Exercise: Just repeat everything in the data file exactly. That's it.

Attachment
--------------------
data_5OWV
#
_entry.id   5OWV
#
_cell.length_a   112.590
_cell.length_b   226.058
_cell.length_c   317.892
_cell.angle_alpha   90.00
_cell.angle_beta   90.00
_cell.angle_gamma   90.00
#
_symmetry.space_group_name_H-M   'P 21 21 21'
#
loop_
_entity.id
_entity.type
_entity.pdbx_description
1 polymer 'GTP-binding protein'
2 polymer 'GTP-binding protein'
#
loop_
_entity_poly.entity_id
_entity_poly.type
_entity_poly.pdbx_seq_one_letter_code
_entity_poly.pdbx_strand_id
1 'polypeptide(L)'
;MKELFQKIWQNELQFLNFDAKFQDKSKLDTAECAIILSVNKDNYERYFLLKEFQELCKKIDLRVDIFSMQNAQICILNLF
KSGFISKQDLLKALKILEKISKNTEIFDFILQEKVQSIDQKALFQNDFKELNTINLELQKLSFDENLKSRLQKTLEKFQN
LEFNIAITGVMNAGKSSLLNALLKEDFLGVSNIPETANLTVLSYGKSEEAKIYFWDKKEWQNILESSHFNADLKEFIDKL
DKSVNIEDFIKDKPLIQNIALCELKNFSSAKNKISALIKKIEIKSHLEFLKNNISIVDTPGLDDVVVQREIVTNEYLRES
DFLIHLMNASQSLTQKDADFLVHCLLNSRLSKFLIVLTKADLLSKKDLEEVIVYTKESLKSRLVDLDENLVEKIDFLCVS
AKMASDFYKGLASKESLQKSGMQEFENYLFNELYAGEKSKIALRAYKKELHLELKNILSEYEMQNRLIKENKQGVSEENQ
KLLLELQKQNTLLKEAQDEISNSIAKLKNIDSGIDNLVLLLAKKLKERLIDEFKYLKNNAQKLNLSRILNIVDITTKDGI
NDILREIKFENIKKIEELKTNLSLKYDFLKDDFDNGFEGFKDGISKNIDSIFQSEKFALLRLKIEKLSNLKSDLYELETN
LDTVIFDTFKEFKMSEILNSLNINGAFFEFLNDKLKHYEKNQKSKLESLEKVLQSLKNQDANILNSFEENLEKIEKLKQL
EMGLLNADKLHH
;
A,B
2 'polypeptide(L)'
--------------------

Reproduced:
data_5OWV
#
_entry.id   5OWV
#
_cell.length_a   112.590
_cell.length_b   226.058
_cell.length_c   317.892
_cell.angle_alpha   90.00
_cell.angle_beta   90.00
_cell.angle_gamma   90.00
#
_symmetry.space_group_name_H-M   'P 21 21 21'
#
loop_
_entity.id
_entity.type
_entity.pdbx_description
1 polymer 'GTP-binding protein'
2 polymer 'GTP-binding protein'
#
loop_
_entity_poly.entity_id
_entity_poly.type
_entity_poly.pdbx_seq_one_letter_code
_entity_poly.pdbx_strand_id
1 'polypeptide(L)'
;MKELFQKIWQNELQFLNFDAKFQDKSKLDTAECAIILSVNKDNYERYFLLKEFQELCKKIDLRVDIFSMQNAQICILNLF
KSGFISKQDLLKALKILEKISKNTEIFDFILQEKVQSIDQKALFQNDFKELNTINLELQKLSFDENLKSRLQKTLEKFQN
LEFNIAITGVMNAGKSSLLNALLKEDFLGVSNIPETANLTVLSYGKSEEAKIYFWDKKEWQNILESSHFNADLKEFIDKL
DKSVNIEDFIKDKPLIQNIALCELKNFSSAKNKISALIKKIEIKSHLEFLKNNISIVDTPGLDDVVVQREIVTNEYLRES
DFLIHLMNASQSLTQKDADFLVHCLLNSRLSKFLIVLTKADLLSKKDLEEVIVYTKESLKSRLVDLDENLVEKIDFLCVS
AKMASDFYKGLASKESLQKSGMQEFENYLFNELYAGEKSKIALRAYKKELHLELKNILSEYEMQNRLIKENKQGVSEENQ
KLLLELQKQNTLLKEAQDEISNSIAKLKNIDSGIDNLVLLLAKKLKERLIDEFKYLKNNAQKLNLSRILNIVDITTKDGI
NDILREIKFENIKKIEELKTNLSLKYDFLKDDFDNGFEGFKDGISKNIDSIFQSEKFALLRLKIEKLSNLKSDLYELETN
LDTVIFDTFKEFKMSEILNSLNINGAFFEFLNDKLKHYEKNQKSKLESLEKVLQSLKNQDANILNSFEENLEKIEKLKQL
EMGLLNADKLHH
;
A,B
2 'polypeptide(L)'